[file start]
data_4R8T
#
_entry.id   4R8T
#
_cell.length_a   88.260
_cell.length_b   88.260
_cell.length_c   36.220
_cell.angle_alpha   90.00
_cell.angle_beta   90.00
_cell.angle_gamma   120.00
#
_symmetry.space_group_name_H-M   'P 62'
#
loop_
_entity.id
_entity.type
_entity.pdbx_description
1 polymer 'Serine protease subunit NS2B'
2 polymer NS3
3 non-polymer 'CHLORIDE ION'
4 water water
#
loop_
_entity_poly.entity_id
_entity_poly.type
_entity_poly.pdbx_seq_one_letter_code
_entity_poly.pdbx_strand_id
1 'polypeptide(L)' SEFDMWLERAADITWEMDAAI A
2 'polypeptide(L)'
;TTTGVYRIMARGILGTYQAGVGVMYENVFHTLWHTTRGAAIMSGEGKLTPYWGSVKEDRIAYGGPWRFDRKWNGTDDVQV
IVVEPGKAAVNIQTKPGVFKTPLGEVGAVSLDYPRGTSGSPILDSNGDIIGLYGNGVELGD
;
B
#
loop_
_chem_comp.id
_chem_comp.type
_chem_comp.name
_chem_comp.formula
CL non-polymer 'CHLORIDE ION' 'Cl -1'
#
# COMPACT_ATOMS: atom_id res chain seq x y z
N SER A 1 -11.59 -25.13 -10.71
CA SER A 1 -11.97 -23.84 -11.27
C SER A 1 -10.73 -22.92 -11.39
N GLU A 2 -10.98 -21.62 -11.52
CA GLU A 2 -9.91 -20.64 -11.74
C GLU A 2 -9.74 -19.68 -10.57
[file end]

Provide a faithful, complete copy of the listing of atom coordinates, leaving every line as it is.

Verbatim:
data_4R8T
#
_entry.id   4R8T
#
_cell.length_a   88.260
_cell.length_b   88.260
_cell.length_c   36.220
_cell.angle_alpha   90.00
_cell.angle_beta   90.00
_cell.angle_gamma   120.00
#
_symmetry.space_group_name_H-M   'P 62'
#
loop_
_entity.id
_entity.type
_entity.pdbx_description
1 polymer 'Serine protease subunit NS2B'
2 polymer NS3
3 non-polymer 'CHLORIDE ION'
4 water water
#
loop_
_entity_poly.entity_id
_entity_poly.type
_entity_poly.pdbx_seq_one_letter_code
_entity_poly.pdbx_strand_id
1 'polypeptide(L)' SEFDMWLERAADITWEMDAAI A
2 'polypeptide(L)'
;TTTGVYRIMARGILGTYQAGVGVMYENVFHTLWHTTRGAAIMSGEGKLTPYWGSVKEDRIAYGGPWRFDRKWNGTDDVQV
IVVEPGKAAVNIQTKPGVFKTPLGEVGAVSLDYPRGTSGSPILDSNGDIIGLYGNGVELGD
;
B
#
loop_
_chem_comp.id
_chem_comp.type
_chem_comp.name
_chem_comp.formula
CL non-polymer 'CHLORIDE ION' 'Cl -1'
#
# COMPACT_ATOMS: atom_id res chain seq x y z
N SER A 1 -11.59 -25.13 -10.71
CA SER A 1 -11.97 -23.84 -11.27
C SER A 1 -10.73 -22.92 -11.39
N GLU A 2 -10.98 -21.62 -11.52
CA GLU A 2 -9.91 -20.64 -11.74
C GLU A 2 -9.74 -19.68 -10.57